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Prof Cath Collins has recently published this essay, ‘The reemergence of the disappeared, the role of remains and the forensic gaze’, in Memory Studies. The paper’s abstract is below.

This essay examines what happens when the disappeared, reappear. Using examples from various Latin American contexts, Northern Ireland and Spain, the text contrasts the divergent truth regimes, truth claims and sources of knowing that arise. Following Gatti, it discusses the various catastrophes – of language and of meaning – that may persist even when a forcibly disappeared person is discovered alive.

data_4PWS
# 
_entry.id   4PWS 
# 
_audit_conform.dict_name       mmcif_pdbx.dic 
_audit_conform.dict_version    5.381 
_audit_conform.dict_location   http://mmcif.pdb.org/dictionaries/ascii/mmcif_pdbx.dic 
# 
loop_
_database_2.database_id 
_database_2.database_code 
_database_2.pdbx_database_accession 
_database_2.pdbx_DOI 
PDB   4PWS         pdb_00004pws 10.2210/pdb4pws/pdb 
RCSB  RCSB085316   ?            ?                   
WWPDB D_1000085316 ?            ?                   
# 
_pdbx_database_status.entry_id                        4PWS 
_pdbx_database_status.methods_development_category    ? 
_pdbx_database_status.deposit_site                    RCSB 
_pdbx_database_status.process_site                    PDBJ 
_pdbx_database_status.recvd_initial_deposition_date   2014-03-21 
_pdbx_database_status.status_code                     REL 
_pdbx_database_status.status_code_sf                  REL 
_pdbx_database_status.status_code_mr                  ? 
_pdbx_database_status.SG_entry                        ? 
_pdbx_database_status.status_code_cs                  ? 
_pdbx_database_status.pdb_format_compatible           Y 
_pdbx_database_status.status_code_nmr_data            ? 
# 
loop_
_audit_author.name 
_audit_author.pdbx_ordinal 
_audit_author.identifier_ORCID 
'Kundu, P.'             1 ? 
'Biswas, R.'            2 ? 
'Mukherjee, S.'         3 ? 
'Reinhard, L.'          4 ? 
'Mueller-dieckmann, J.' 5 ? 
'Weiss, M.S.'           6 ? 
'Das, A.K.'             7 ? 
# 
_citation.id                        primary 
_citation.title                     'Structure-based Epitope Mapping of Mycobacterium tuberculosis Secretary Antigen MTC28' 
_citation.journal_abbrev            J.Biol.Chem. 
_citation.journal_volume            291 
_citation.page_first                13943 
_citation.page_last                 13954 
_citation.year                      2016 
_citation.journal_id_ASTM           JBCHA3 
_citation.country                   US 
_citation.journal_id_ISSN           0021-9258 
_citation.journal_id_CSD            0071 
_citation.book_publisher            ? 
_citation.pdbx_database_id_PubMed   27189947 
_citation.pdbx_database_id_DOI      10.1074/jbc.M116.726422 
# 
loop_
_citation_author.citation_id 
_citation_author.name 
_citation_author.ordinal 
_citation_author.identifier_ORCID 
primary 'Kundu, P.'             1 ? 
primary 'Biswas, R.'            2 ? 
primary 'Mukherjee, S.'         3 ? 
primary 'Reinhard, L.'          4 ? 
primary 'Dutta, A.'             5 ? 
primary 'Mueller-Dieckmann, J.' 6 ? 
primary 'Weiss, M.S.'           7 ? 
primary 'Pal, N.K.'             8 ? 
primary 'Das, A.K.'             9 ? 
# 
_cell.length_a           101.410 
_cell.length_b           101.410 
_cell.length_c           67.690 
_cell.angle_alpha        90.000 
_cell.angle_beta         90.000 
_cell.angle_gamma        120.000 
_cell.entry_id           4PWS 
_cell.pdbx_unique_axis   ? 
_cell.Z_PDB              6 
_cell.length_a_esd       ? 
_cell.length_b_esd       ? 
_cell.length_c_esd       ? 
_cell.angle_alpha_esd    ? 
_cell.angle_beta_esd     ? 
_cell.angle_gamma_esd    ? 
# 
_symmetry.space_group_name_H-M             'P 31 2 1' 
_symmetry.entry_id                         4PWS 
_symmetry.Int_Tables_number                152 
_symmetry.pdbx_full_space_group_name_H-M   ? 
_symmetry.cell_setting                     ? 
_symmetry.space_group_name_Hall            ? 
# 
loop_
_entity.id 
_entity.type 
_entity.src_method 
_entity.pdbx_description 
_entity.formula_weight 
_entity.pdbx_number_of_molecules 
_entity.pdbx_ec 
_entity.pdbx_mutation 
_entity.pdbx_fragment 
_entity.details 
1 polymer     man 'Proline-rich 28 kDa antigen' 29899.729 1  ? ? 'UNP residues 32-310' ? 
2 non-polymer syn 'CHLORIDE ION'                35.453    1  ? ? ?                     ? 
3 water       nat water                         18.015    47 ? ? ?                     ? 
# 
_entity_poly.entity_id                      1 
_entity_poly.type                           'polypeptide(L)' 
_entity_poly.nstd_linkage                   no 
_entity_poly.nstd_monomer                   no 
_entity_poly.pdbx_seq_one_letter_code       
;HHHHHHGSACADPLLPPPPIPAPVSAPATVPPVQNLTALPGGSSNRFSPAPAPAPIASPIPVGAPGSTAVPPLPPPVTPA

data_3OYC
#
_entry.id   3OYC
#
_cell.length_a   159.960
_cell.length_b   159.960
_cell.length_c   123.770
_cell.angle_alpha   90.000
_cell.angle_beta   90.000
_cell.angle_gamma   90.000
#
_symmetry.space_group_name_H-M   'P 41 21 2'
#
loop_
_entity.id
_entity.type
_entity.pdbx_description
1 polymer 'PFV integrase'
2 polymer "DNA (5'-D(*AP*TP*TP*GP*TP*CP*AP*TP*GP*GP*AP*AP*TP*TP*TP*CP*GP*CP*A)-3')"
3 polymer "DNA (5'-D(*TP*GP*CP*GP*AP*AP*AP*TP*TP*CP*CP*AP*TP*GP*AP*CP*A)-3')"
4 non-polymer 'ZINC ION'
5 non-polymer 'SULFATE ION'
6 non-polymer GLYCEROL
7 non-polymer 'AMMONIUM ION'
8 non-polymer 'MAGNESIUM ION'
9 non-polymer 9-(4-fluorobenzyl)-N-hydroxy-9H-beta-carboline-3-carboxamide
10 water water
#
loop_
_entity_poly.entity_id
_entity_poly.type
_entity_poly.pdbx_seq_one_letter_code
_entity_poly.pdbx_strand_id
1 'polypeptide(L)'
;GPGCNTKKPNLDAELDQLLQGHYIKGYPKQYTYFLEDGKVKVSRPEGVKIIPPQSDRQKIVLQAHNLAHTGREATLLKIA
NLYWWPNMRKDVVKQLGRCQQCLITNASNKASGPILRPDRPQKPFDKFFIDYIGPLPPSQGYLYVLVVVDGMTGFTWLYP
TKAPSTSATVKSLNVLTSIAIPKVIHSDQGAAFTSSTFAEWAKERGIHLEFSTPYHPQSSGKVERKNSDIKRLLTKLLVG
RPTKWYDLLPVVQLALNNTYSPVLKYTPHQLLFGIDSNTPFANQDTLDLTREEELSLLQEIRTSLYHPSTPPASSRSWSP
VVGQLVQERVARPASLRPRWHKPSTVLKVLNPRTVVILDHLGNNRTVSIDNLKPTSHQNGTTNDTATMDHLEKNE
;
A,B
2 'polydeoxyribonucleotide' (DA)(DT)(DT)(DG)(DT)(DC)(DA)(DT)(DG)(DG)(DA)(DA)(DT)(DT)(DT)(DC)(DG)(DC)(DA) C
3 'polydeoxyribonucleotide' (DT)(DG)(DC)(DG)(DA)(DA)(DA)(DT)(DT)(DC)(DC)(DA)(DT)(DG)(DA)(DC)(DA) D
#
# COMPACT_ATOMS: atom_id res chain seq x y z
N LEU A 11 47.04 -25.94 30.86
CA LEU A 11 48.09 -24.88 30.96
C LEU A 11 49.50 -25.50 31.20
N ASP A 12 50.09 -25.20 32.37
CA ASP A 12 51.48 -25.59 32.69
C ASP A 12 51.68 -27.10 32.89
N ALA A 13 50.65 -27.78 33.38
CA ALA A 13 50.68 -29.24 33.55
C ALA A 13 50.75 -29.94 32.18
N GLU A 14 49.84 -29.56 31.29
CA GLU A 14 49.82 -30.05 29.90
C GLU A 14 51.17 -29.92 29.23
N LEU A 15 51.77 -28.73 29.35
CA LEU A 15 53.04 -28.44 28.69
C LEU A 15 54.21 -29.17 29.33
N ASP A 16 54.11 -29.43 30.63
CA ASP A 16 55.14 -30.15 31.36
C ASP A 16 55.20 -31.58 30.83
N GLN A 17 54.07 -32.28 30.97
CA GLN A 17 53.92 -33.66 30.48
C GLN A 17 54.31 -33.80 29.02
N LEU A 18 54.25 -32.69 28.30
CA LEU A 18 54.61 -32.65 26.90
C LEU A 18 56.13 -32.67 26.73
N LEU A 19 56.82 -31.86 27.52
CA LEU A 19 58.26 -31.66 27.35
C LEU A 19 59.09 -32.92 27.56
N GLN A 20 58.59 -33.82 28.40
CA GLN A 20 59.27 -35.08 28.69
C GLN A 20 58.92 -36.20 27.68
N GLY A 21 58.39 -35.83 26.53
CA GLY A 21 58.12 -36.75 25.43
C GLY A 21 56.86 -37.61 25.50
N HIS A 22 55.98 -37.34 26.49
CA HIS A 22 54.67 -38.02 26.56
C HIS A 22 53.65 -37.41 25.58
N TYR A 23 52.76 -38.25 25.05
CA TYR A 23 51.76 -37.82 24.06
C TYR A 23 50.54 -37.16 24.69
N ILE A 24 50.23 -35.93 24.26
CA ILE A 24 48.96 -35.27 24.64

The piece considers, in turn, how disappearances are administered, how they end, and the failure of restitution of remains or identity to fully dissipate radical uncertainty.

Controversies arising from the paradoxical bestowing of enhanced visibility on the absent disappeared, and the victim hierarchies this creates, are discussed.

So too is the question of the positionality of the forensic expert, and the credence given to forensic expertise.

I argue that any mission to turn the disappeared back into still living persons, or safely deceased bodies, is in a certain sense doomed to fail.